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As part of the year of Celebrations we will be showcasing part of the collection that is of high importance to the story of the 1st Duke, in the Great Hall you will be able to see on display a very ornate and special goblet.

This ornate goblet, reputed to have been used by the 1st Duke of Marlborough at the Battle of Malplaquet on 11th September, 1709.

The battle was the final victory in the War of Spanish Succession, which cemented the Duke’s reputation as Britain’s Greatest General and, according to his ancestor Sir Winston Churchill ‘changed the political axis of the world’. It was also described as the Bloodiest Battle of the 18th Century, with more than 15,000 Allied and French soldiers killed, and over 22,000 wounded, in a single day. The catastrophic loss of life in a single day sent shockwaves across Europe and led to both sides seeking a peaceful way to end the War of the Spanish Succession, although hostilities did not finally cease until 1714. 

In a letter to his wife Sarah just after battle the Duke wrote: ‘I am so tired that I have but strength enough to tell you that we have had this day a very bloody battle; the first part of the day we beat their foot, and afterwards their horse. God Almighty be praised, it is now in our power to have what peace we please.’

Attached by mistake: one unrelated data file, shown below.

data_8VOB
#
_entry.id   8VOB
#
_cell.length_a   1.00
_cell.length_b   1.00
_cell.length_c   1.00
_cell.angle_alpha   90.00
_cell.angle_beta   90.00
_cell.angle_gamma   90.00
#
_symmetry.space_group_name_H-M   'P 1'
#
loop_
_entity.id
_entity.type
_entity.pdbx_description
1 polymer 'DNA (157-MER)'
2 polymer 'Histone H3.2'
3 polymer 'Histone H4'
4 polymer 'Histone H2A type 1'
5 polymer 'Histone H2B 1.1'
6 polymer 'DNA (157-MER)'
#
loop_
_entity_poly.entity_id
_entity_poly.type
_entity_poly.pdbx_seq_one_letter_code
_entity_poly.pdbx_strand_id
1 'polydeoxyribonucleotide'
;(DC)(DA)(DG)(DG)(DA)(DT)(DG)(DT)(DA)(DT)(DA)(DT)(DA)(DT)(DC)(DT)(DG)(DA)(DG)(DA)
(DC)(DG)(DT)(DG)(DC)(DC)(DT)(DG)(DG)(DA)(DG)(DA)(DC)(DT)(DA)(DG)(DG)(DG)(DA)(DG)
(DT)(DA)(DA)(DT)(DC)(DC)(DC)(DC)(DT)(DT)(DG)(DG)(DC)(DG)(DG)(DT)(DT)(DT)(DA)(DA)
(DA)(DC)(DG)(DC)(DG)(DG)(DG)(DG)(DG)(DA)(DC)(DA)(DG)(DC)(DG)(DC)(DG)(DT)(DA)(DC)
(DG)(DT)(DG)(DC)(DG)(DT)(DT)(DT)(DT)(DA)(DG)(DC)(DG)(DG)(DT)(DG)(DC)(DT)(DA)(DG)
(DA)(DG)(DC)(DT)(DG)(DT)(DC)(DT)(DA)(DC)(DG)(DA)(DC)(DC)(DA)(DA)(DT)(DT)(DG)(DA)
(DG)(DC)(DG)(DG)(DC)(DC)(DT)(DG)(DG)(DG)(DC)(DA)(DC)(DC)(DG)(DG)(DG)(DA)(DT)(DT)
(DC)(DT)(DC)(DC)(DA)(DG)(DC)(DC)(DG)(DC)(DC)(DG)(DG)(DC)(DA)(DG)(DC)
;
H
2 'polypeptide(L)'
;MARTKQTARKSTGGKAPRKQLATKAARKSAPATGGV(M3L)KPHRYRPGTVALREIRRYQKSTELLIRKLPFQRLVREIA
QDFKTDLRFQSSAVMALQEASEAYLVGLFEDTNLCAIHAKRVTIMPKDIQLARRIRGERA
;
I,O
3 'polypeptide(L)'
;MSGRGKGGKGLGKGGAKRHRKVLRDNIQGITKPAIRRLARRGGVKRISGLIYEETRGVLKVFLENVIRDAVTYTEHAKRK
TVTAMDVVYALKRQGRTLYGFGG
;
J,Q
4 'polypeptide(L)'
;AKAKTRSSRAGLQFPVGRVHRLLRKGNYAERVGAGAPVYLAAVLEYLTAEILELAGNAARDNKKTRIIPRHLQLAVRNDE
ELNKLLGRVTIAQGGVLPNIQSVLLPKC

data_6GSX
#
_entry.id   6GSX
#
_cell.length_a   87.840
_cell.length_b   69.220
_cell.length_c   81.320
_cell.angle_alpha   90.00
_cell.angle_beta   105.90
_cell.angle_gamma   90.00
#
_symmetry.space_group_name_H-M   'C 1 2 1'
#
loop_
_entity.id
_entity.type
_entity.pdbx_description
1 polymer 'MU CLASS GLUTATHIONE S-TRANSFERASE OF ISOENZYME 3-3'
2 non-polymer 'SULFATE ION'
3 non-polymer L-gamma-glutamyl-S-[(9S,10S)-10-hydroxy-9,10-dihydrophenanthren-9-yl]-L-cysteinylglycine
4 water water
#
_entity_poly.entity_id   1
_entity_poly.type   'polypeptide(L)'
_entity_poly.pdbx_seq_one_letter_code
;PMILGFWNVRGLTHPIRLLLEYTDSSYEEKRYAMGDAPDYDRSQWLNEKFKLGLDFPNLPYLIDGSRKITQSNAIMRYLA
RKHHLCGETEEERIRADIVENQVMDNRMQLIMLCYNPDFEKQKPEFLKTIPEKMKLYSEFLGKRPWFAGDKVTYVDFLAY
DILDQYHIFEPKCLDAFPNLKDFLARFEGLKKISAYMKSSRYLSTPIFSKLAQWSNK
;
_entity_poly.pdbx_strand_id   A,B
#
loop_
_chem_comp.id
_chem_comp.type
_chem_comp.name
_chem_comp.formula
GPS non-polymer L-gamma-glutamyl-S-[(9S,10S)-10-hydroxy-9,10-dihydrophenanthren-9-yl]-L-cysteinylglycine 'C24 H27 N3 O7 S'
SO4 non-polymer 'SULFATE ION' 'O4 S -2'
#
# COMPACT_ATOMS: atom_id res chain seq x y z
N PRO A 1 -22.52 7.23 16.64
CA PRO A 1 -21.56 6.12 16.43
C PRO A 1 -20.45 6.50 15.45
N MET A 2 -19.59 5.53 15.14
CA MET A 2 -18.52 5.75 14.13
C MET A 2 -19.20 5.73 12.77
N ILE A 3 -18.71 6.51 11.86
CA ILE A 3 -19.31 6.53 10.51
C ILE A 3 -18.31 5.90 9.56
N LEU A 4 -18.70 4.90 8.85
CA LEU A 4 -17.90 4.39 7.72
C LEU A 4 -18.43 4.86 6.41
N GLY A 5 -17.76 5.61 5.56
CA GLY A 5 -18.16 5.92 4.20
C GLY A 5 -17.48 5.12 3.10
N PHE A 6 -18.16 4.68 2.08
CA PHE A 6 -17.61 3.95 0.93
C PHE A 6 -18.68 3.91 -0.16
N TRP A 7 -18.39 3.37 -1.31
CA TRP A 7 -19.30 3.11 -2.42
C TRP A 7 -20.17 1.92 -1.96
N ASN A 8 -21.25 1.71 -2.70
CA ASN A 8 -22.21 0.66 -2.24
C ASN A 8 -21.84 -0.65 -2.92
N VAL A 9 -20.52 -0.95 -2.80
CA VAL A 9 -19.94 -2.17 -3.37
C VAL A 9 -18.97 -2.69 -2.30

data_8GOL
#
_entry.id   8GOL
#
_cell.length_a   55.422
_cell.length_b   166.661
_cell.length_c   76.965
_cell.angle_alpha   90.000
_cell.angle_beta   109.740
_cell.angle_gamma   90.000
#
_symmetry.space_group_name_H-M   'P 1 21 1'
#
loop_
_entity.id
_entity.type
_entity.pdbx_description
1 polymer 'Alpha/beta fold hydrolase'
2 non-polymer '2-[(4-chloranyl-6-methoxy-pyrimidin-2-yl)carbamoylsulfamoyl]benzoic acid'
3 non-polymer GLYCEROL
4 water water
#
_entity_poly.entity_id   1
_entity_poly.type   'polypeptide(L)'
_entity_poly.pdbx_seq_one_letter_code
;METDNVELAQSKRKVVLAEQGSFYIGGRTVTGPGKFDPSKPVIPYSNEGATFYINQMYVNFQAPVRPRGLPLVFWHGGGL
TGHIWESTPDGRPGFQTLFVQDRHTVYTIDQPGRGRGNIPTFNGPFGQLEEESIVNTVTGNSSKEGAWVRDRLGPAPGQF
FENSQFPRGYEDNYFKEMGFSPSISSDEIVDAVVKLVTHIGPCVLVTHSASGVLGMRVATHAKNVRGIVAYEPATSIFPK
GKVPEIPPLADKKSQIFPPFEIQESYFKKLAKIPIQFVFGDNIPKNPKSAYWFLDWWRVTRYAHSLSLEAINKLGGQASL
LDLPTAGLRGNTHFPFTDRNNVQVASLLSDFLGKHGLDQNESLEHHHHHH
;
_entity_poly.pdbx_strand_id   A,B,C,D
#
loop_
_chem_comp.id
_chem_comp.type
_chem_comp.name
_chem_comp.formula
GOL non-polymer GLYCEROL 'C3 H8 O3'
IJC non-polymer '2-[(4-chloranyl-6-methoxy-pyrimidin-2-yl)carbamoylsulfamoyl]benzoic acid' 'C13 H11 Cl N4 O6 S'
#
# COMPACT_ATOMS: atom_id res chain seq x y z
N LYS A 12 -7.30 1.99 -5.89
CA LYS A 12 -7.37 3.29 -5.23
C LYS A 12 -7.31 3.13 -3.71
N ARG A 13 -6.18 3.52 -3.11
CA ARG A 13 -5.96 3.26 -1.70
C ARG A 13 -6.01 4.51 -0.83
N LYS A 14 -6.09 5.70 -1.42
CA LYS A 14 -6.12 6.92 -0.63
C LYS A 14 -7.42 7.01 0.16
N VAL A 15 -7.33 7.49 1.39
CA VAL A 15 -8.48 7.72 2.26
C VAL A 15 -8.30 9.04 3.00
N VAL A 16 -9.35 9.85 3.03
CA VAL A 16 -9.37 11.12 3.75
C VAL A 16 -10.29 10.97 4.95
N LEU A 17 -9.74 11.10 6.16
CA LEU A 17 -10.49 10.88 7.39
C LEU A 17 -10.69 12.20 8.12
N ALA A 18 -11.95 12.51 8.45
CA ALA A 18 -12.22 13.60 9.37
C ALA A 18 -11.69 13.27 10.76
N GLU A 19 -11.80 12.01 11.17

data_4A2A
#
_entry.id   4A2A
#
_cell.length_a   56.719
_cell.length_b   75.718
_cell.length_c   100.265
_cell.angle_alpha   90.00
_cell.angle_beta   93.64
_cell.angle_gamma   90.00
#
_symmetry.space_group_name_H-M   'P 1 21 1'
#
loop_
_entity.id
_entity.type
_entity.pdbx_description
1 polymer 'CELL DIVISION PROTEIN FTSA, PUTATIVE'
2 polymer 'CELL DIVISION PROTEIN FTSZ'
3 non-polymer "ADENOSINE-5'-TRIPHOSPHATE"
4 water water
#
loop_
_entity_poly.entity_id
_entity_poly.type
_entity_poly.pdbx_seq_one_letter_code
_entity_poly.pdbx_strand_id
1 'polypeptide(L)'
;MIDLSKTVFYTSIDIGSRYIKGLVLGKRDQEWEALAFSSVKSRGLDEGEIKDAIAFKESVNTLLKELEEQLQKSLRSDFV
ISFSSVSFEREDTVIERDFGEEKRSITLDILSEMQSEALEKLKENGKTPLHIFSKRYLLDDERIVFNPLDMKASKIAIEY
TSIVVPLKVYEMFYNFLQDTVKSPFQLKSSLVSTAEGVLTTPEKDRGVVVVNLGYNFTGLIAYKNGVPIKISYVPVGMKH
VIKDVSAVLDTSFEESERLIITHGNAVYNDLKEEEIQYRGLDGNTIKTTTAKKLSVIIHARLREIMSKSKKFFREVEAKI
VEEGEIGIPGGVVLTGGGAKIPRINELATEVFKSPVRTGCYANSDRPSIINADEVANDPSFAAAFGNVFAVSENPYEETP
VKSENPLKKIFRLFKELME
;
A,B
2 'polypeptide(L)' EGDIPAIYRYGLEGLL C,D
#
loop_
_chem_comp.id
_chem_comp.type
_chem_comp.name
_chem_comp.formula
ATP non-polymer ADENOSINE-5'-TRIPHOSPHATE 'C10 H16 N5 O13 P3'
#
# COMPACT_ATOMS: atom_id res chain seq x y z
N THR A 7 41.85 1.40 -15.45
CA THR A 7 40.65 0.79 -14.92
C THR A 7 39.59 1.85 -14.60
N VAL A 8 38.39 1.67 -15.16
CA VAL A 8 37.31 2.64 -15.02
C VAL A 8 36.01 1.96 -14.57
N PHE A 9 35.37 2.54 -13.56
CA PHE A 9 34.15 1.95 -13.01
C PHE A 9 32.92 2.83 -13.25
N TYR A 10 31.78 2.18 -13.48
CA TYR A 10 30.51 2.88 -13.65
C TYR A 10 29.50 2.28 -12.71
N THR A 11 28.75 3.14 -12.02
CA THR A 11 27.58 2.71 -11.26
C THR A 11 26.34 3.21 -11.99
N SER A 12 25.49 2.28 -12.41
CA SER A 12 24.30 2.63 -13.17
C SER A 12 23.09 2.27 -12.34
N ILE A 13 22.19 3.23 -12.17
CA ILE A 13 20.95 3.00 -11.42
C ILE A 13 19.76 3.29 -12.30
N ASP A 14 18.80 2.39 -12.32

The Lièges Façon de Venise glass goblet, is believed to date back as far as the late 16th century, more than a century before the battle at Malplaquet. According to records it was part of a collection at a chateau used by the Duke as his headquarters during the conflict. Rather than something he took with him on the campaign, it seems more likely it was owned by a local dignitary and offered to the Duke as a welcome toast or celebration of victory. The fact the glass itself could date back to the 16th century, may also suggest it was in the possession of a local family and brought out to mark significant occasions.

In a letter dated September 29th, 1888, the then Mayor of Malplaquet stated it was ‘common knowledge’ the goblet had been used by the 1st Duke both before and after the battle.

The goblet now forms part of the collection of treasures at Blenheim Palace. Learn more about the collection here.

Celebrating the First Duke: Events, Activities, History